NDTnet 1998 April, Vol.3 No.4

Demonstrating the capability of radiography for detection of large planar defects in thick-section welds

A. B. Wooldridge, Magnox Electric, Berkeley (G B); R. K. Chapman, G. S. Woodcock, Nuclear Electric, Gloucester (GB); I.J. Munns, G.A. Georgiou, TWI, Abington Hall, Cambridge (GB)
European-American Workshop Determination of Reliability and Validation Methods of NDE, Berlin - June 18-20, 1997
TABLE OF CONTENTS
Abstract
1. INTRODUCTION
2. EXPERIMENTAL PROCEDURE FOR PHASE I TRIALS
3. SUMMARY OF RADIOGRAPHIC RESULTS FOR PHASES I AND II
4. DISCUSSION OF RESULTS
5. DEVELOPMENT OF THEORETICAL MODEL FOR RADIOGRAPHY OF REAL METALLURGICAL DEFECTS
6. SUMMARY OF RECENT REVIEW OF DEFECT CHARACTERISTICS
7. DISCUSSION
8. CONCLUSIONS
9. REFERENCES

Abstract

1. INTRODUCTION

2. EXPERIMENTAL PROCEDURE FOR PHASE I TRIALS

3. SUMMARY OF RADIOGRAPHIC RESULTS FOR PHASES I AND II

4. DISCUSSION OF RESULTS

5. DEVELOPMENT OF THEORETICAL MODEL FOR RADIOGRAPHY OF REAL METALLURGICAL DEFECTS

6. SUMMARY OF RECENT REVIEW OF DEFECT CHARACTERISTICS

7. DISCUSSION

8. CONCLUSIONS

  1. The detectability of a given size of defect is sensitive to the metallurgical mechanism which created the defect. The mechanism can affect both the orientation (tilt) and the separation of the faces of the defect (gape), which both have a critical effect on detectability.

  2. The Pollitt model for the radiographic inspection of smooth parallel-sided slots provides useful predictions of the dependencies of detectability on such defect parameters as orientation, gape and through-wall extent. However, it cannot be expected to accurately model real rough defects of variable gape.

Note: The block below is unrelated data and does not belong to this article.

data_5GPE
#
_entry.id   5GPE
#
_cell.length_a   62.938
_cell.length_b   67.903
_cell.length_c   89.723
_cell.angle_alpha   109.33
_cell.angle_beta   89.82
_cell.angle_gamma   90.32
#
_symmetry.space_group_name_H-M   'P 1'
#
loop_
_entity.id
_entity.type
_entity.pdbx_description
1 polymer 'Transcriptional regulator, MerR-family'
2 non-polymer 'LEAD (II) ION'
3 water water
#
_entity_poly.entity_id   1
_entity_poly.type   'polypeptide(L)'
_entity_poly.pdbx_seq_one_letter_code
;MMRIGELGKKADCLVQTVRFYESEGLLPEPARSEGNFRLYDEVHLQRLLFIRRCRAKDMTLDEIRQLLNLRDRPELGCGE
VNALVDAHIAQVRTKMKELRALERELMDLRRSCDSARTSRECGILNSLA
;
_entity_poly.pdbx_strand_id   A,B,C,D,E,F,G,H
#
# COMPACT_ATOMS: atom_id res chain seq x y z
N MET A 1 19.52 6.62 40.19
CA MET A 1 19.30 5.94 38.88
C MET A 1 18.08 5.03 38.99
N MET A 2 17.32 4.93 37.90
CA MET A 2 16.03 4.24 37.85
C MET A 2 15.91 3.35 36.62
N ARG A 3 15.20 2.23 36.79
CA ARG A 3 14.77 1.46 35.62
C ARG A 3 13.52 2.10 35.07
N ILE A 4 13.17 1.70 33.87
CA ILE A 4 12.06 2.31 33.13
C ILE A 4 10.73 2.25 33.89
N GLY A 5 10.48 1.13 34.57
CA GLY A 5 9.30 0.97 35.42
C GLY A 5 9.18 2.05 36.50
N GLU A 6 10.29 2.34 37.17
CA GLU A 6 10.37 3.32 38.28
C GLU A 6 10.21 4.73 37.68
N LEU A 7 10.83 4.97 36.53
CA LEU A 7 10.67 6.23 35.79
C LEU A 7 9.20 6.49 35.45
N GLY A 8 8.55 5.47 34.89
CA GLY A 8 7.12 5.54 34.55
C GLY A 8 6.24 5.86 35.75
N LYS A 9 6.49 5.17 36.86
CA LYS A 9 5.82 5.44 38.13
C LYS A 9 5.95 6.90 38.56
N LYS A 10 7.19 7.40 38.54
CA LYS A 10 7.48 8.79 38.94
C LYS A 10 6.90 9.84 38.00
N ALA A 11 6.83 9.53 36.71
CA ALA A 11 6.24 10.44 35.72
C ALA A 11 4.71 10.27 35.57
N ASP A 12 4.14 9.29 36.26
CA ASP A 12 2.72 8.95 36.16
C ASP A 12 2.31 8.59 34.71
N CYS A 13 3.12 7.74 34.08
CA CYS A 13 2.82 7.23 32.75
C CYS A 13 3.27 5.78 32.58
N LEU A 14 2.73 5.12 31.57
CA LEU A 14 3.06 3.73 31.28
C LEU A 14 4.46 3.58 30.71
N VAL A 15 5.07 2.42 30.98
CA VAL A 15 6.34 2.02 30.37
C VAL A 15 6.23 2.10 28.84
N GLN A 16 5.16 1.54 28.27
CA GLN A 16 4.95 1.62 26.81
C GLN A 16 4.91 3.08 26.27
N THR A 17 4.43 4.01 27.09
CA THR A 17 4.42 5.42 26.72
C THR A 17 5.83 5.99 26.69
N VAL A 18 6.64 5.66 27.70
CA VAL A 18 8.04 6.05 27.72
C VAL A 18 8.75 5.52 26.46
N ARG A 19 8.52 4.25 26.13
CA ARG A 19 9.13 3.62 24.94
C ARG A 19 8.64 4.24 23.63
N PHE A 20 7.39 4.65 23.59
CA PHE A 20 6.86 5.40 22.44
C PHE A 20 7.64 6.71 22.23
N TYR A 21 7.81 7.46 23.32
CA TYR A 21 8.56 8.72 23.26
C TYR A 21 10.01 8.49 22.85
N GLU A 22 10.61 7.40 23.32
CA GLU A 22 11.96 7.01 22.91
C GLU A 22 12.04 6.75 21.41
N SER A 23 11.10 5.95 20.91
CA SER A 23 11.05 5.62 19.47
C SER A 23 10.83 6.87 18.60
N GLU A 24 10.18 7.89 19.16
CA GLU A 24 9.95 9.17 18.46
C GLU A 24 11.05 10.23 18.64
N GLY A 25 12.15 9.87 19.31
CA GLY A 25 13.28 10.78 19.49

3. The more general theoretical model being developed by BAM offers a promising way of predicting the radiographic images of such more complex defects.

  4. Experimental studies of radiographic capability need to be specific about the metallurgical types of defects being addressed, and the morphologies of any defects studied should be compared with those of natural defects.

  5. For the range of manufacturing defects studied in the IMC-funded programme (lack-of-sidewall fusion, solidification and hydrogen cracking), all of those which were extensive in length and in through-wall extent were detected radiographically for all exposures performed.

  6. All the solidification cracks and lack of fusion defects studied which exceeded 4 mm in through-wall extent were detected radiographically for all exposures performed; some were at misorientations of up to 40°.

  7. Those hydrogen cracks studied which were extensive in length and depth were detectable up to 40°, whereas the shorter, mainly transverse, cracks were much harder to detect. Sectioning revealed that most of the cracks which were hard to detect had very tight gapes. It is not yet possible to tell whether such gapes were due to the method of producing the cracks, the parent materials used, the restricted length of the defects, or a combination of all factors.

  8. The defect through-wall extent did not have a major influence on detectability, at least for defects exceeding about 10 mm through-wall extent. Theoretical modelling predictions confirm this effect.

    9. REFERENCES

    10. ACKNOWLEDGEMENTS |Top|
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    Copyright © Rolf Diederichs, rd@ndt.net 1. Apr 1998
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